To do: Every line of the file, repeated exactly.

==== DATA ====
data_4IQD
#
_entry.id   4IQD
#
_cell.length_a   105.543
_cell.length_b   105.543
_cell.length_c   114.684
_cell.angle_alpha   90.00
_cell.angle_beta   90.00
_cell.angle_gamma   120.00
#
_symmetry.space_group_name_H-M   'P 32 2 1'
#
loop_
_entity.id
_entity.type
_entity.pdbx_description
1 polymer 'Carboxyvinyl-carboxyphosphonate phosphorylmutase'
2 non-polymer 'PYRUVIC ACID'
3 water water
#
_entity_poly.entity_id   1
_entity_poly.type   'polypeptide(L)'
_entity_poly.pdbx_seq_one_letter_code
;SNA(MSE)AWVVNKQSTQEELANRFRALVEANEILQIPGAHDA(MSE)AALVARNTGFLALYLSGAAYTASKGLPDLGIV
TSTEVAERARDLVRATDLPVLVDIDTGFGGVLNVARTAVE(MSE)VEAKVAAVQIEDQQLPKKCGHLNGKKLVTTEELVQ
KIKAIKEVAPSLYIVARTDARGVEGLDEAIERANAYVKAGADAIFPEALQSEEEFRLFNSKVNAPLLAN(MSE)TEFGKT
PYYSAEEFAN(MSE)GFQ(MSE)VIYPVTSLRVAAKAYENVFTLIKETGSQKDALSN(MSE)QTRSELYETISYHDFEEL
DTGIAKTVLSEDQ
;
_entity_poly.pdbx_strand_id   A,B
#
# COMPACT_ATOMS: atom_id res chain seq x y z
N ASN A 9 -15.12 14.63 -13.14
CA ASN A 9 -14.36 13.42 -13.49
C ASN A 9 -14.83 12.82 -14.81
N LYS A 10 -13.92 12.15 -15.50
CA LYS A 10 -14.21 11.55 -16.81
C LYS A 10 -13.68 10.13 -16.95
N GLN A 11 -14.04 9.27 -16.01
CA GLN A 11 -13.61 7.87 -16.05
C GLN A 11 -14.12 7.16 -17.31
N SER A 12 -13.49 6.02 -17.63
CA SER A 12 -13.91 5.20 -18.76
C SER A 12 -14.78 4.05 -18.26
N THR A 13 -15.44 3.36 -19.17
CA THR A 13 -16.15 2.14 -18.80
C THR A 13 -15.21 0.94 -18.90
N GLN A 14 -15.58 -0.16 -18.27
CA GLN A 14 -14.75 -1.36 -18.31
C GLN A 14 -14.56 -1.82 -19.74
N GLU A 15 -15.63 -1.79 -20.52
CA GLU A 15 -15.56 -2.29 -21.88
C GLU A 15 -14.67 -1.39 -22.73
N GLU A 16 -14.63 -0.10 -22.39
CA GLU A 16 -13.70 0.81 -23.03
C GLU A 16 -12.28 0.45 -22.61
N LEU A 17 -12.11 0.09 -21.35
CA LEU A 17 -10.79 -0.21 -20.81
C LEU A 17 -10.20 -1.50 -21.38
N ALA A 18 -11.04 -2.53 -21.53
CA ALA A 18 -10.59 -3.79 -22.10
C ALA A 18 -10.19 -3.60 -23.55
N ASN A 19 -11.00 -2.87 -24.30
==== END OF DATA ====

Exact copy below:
data_4IQD
#
_entry.id   4IQD
#
_cell.length_a   105.543
_cell.length_b   105.543
_cell.length_c   114.684
_cell.angle_alpha   90.00
_cell.angle_beta   90.00
_cell.angle_gamma   120.00
#
_symmetry.space_group_name_H-M   'P 32 2 1'
#
loop_
_entity.id
_entity.type
_entity.pdbx_description
1 polymer 'Carboxyvinyl-carboxyphosphonate phosphorylmutase'
2 non-polymer 'PYRUVIC ACID'
3 water water
#
_entity_poly.entity_id   1
_entity_poly.type   'polypeptide(L)'
_entity_poly.pdbx_seq_one_letter_code
;SNA(MSE)AWVVNKQSTQEELANRFRALVEANEILQIPGAHDA(MSE)AALVARNTGFLALYLSGAAYTASKGLPDLGIV
TSTEVAERARDLVRATDLPVLVDIDTGFGGVLNVARTAVE(MSE)VEAKVAAVQIEDQQLPKKCGHLNGKKLVTTEELVQ
KIKAIKEVAPSLYIVARTDARGVEGLDEAIERANAYVKAGADAIFPEALQSEEEFRLFNSKVNAPLLAN(MSE)TEFGKT
PYYSAEEFAN(MSE)GFQ(MSE)VIYPVTSLRVAAKAYENVFTLIKETGSQKDALSN(MSE)QTRSELYETISYHDFEEL
DTGIAKTVLSEDQ
;
_entity_poly.pdbx_strand_id   A,B
#
# COMPACT_ATOMS: atom_id res chain seq x y z
N ASN A 9 -15.12 14.63 -13.14
CA ASN A 9 -14.36 13.42 -13.49
C ASN A 9 -14.83 12.82 -14.81
N LYS A 10 -13.92 12.15 -15.50
CA LYS A 10 -14.21 11.55 -16.81
C LYS A 10 -13.68 10.13 -16.95
N GLN A 11 -14.04 9.27 -16.01
CA GLN A 11 -13.61 7.87 -16.05
C GLN A 11 -14.12 7.16 -17.31
N SER A 12 -13.49 6.02 -17.63
CA SER A 12 -13.91 5.20 -18.76
C SER A 12 -14.78 4.05 -18.26
N THR A 13 -15.44 3.36 -19.17
CA THR A 13 -16.15 2.14 -18.80
C THR A 13 -15.21 0.94 -18.90
N GLN A 14 -15.58 -0.16 -18.27
CA GLN A 14 -14.75 -1.36 -18.31
C GLN A 14 -14.56 -1.82 -19.74
N GLU A 15 -15.63 -1.79 -20.52
CA GLU A 15 -15.56 -2.29 -21.88
C GLU A 15 -14.67 -1.39 -22.73
N GLU A 16 -14.63 -0.10 -22.39
CA GLU A 16 -13.70 0.81 -23.03
C GLU A 16 -12.28 0.45 -22.61
N LEU A 17 -12.11 0.09 -21.35
CA LEU A 17 -10.79 -0.21 -20.81
C LEU A 17 -10.20 -1.50 -21.38
N ALA A 18 -11.04 -2.53 -21.53
CA ALA A 18 -10.59 -3.79 -22.10
C ALA A 18 -10.19 -3.60 -23.55
N ASN A 19 -11.00 -2.87 -24.30